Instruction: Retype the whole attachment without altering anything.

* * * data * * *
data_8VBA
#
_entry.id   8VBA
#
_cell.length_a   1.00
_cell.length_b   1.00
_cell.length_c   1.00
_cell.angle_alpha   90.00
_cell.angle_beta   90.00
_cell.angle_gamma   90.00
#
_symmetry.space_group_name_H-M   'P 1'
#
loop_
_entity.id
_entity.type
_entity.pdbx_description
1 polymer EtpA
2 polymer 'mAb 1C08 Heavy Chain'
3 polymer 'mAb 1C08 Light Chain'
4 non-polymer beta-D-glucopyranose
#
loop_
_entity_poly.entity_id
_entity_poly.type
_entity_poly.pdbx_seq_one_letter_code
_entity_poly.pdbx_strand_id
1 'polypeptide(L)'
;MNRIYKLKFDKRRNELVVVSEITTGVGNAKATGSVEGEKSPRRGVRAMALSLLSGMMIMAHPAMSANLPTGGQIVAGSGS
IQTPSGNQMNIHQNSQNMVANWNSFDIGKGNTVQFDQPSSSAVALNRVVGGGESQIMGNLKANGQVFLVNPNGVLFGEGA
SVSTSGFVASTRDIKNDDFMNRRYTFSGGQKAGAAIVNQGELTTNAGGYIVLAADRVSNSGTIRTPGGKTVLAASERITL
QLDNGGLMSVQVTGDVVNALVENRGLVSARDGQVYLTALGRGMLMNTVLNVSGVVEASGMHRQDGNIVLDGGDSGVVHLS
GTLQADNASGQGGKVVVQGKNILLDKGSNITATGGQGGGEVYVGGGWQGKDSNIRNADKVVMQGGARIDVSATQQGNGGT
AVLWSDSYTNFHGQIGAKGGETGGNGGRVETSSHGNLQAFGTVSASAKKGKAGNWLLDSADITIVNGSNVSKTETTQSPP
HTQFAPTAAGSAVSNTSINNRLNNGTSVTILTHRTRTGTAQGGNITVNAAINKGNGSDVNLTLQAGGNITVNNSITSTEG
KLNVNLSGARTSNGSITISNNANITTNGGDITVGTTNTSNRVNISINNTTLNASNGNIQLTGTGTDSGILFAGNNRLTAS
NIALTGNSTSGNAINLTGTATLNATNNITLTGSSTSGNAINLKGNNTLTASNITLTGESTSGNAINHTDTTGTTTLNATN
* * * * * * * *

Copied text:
data_8VBA
#
_entry.id   8VBA
#
_cell.length_a   1.00
_cell.length_b   1.00
_cell.length_c   1.00
_cell.angle_alpha   90.00
_cell.angle_beta   90.00
_cell.angle_gamma   90.00
#
_symmetry.space_group_name_H-M   'P 1'
#
loop_
_entity.id
_entity.type
_entity.pdbx_description
1 polymer EtpA
2 polymer 'mAb 1C08 Heavy Chain'
3 polymer 'mAb 1C08 Light Chain'
4 non-polymer beta-D-glucopyranose
#
loop_
_entity_poly.entity_id
_entity_poly.type
_entity_poly.pdbx_seq_one_letter_code
_entity_poly.pdbx_strand_id
1 'polypeptide(L)'
;MNRIYKLKFDKRRNELVVVSEITTGVGNAKATGSVEGEKSPRRGVRAMALSLLSGMMIMAHPAMSANLPTGGQIVAGSGS
IQTPSGNQMNIHQNSQNMVANWNSFDIGKGNTVQFDQPSSSAVALNRVVGGGESQIMGNLKANGQVFLVNPNGVLFGEGA
SVSTSGFVASTRDIKNDDFMNRRYTFSGGQKAGAAIVNQGELTTNAGGYIVLAADRVSNSGTIRTPGGKTVLAASERITL
QLDNGGLMSVQVTGDVVNALVENRGLVSARDGQVYLTALGRGMLMNTVLNVSGVVEASGMHRQDGNIVLDGGDSGVVHLS
GTLQADNASGQGGKVVVQGKNILLDKGSNITATGGQGGGEVYVGGGWQGKDSNIRNADKVVMQGGARIDVSATQQGNGGT
AVLWSDSYTNFHGQIGAKGGETGGNGGRVETSSHGNLQAFGTVSASAKKGKAGNWLLDSADITIVNGSNVSKTETTQSPP
HTQFAPTAAGSAVSNTSINNRLNNGTSVTILTHRTRTGTAQGGNITVNAAINKGNGSDVNLTLQAGGNITVNNSITSTEG
KLNVNLSGARTSNGSITISNNANITTNGGDITVGTTNTSNRVNISINNTTLNASNGNIQLTGTGTDSGILFAGNNRLTAS
NIALTGNSTSGNAINLTGTATLNATNNITLTGSSTSGNAINLKGNNTLTASNITLTGESTSGNAINHTDTTGTTTLNATN